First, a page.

Fruitless mulberry trees are fast-growing and fairly large, providing dense shade and thick, lateral branches for climbing. But they are fairly disease-prone and also tend to have shallow roots, which can make them difficult to maintain. The best way to keep your fruitless mulberry happy and healthy in your yard is to know the signs and symptoms of diseases so you will be able to spot trouble and avert serious disaster before it strikes.
Mulberry Leaf Spot
Mulberry leaf spot is a fungal infection that attacks the leaves of the fruitless mulberry. The leaves first will develop black spots. Left unchecked, mulberry leaf spot will cause malformed leaves to grow, then yellow quickly and fall. Use sterile pruning to remove all affected leaves and small branches. Dispose of debris in a garbage bag or by burning so no infected leaves or branches are lying on the ground near the tree to cause a second infection. If your pruning does not get the disease under control, you can use a fungicide to eradicate the problem. In most cases, mulberry leaf spot will not kill your fruitless mulberry, but it can weaken it and allow secondary infections access to the plant. It's also a cosmetic problem.
Armillaria Root Rot
Armillaria root rot is also called oak root fungus, but it also attacks mulberry varieties, including the fruitless mulberry. The first sign of this rot will be that the tree develops stunted, discolored leaves that quickly fall instead of a healthy canopy. You may also notice mushrooms sprouting at the base of the tree, and branches may start dying. Once a fruitless mulberry develops root rot, you must remove the tree completely before the fungus spreads to other plants. This infection cannot be cured. The best way to prevent armillaria root rot is to make sure that the soil is well-drained and that there are no roots from previous plants in the ground when you plant your fruitless mulberry.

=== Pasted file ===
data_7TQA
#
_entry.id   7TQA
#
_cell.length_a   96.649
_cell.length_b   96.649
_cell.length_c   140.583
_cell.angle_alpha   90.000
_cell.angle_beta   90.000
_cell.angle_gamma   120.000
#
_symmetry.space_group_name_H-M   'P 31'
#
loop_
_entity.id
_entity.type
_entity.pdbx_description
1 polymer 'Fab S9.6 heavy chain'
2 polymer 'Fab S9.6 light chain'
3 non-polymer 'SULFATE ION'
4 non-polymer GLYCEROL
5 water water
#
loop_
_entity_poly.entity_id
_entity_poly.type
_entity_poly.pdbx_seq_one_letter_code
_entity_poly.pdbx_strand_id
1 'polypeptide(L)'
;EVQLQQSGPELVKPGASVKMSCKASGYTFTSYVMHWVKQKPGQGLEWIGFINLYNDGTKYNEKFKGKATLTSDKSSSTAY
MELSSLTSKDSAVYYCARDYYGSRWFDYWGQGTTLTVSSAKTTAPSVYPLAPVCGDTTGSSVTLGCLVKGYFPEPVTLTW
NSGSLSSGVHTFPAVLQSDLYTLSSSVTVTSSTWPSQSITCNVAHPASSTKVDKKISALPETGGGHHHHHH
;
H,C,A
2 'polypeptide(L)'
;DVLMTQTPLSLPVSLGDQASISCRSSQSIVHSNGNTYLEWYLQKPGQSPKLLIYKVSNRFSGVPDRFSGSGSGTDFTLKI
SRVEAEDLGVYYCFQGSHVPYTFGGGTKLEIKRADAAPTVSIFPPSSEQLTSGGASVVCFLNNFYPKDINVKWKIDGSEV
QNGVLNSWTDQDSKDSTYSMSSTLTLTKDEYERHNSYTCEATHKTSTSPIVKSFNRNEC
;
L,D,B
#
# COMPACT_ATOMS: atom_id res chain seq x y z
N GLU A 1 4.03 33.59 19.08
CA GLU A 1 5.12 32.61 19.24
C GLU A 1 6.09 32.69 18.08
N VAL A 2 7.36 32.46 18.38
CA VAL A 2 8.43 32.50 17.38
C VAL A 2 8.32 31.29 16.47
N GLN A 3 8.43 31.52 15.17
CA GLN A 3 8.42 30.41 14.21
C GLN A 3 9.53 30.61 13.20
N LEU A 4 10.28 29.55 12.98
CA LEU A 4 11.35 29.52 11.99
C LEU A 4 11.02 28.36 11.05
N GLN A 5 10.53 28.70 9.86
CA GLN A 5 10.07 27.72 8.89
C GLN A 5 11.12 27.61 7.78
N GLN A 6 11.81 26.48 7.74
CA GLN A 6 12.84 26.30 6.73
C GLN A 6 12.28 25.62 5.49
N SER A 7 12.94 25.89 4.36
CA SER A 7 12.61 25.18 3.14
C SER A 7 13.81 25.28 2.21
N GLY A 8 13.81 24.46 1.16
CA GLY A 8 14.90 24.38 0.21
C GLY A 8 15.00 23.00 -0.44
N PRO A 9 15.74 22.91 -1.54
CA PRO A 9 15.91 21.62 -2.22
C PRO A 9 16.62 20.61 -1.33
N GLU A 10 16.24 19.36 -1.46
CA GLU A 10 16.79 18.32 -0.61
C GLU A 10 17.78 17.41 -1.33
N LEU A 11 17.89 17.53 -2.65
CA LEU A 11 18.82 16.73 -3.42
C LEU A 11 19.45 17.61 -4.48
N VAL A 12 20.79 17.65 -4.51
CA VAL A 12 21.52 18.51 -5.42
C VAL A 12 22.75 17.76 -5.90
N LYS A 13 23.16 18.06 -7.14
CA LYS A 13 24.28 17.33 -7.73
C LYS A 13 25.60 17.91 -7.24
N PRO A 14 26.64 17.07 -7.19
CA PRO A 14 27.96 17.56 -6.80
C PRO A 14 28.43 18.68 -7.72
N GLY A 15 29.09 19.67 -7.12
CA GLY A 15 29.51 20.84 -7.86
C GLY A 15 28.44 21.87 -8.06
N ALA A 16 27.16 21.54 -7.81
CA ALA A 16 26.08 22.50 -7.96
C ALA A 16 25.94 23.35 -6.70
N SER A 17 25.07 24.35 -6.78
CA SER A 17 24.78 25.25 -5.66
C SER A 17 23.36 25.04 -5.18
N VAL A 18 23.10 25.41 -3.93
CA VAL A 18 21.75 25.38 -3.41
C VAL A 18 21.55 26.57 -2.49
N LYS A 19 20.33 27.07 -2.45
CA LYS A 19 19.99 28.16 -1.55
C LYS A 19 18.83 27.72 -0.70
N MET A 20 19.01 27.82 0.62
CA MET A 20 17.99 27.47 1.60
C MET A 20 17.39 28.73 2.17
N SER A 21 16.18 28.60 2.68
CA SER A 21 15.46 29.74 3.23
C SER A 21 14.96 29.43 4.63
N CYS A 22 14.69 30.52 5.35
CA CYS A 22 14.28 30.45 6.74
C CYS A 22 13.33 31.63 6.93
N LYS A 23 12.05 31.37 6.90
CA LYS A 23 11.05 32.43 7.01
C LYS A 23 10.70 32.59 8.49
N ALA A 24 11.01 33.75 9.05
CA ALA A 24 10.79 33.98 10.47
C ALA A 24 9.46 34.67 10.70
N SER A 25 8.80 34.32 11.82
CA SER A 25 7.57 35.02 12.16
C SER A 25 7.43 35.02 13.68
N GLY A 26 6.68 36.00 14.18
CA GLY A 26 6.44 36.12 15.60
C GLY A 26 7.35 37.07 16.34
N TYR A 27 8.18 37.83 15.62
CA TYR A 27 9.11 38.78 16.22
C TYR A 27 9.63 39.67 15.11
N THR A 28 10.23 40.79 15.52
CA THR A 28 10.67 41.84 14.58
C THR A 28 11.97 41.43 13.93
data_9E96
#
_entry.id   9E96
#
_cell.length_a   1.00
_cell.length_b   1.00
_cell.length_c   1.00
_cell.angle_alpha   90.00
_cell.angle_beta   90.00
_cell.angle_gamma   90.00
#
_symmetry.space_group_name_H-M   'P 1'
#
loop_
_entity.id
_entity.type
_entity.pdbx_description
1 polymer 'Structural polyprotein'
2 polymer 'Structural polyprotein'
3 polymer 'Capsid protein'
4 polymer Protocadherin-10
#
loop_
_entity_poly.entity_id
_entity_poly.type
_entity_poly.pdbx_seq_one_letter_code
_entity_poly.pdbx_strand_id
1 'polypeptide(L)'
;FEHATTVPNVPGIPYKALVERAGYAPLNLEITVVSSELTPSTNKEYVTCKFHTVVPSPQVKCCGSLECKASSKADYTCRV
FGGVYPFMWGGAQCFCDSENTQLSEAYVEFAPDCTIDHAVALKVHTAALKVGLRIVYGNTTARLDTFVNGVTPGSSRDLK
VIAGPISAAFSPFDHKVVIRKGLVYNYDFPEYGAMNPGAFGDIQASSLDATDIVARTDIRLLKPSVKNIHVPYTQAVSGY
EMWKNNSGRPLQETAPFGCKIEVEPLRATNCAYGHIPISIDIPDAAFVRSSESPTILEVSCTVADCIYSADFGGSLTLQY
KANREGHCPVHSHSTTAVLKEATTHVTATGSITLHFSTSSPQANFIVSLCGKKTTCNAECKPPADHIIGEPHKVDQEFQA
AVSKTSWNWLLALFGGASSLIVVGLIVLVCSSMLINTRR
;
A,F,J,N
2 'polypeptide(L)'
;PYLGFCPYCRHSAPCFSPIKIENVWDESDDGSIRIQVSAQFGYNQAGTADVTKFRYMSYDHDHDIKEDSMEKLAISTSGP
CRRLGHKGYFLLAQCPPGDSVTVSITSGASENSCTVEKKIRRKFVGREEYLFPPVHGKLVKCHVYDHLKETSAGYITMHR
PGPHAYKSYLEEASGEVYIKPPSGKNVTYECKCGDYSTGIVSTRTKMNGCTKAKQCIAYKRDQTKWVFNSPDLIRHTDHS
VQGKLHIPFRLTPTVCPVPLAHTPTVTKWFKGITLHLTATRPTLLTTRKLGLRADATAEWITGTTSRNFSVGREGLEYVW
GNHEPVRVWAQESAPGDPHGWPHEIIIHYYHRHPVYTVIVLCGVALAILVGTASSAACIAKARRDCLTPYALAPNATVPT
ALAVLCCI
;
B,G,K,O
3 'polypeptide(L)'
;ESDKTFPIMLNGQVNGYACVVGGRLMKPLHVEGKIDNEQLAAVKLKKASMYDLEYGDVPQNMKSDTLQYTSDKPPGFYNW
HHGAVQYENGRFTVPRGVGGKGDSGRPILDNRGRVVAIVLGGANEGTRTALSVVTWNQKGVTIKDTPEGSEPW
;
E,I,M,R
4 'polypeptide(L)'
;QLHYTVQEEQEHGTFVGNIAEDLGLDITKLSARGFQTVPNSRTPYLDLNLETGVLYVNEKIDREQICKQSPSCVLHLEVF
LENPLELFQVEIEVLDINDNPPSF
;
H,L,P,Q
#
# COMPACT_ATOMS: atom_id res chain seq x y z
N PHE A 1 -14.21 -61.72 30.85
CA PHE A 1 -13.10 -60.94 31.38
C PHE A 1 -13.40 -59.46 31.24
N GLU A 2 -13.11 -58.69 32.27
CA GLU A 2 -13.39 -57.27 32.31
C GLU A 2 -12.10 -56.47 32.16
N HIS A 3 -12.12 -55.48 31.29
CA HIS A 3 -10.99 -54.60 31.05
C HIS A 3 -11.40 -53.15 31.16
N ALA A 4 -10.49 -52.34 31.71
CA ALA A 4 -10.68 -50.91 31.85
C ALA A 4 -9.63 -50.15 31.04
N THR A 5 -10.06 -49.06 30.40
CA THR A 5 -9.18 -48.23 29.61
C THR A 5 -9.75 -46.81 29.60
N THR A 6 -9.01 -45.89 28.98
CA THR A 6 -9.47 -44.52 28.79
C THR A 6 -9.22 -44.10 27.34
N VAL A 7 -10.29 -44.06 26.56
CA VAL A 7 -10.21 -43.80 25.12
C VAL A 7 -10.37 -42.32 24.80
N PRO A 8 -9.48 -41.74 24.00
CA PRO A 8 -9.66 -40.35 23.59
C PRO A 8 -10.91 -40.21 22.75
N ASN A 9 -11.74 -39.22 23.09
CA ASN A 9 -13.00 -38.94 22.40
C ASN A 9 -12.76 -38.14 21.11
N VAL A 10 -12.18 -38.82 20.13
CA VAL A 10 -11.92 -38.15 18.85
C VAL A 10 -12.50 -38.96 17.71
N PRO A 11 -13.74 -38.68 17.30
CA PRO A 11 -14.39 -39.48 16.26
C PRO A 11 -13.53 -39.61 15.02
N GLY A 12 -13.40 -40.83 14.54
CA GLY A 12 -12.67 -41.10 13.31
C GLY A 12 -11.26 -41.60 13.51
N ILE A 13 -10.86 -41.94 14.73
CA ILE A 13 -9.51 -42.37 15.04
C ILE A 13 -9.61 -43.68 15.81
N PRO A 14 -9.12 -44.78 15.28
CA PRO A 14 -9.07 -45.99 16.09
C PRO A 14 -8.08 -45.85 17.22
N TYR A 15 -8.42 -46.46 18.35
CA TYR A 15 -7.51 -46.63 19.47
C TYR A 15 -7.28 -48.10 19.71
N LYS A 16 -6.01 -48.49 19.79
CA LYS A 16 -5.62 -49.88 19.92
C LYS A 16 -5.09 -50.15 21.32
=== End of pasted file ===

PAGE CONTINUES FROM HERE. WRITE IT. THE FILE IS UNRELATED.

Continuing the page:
Fruitless mulberries are prone to developing cankers if the tree has any type of surface wound. The cankers start out as sunken areas on the branches or trunk. At this point, they are fairly hard to distinguish from the healthy part of the tree. But after a time, the canker will start to swell and become dark and corky. This can cause the leaves on branches that are infected to turn brown or wilt. To resolve the issue, you must remove the canker. The best time to do this is when the weather is cool because the bacteria that cause the canker are less likely to reinfect when they are cold. If the canker has girdled or killed a branch, remove the entire branch 4 or 5 inches below the canker. Dispose of debris in garbage bags or by burning rather than leaving it on the ground.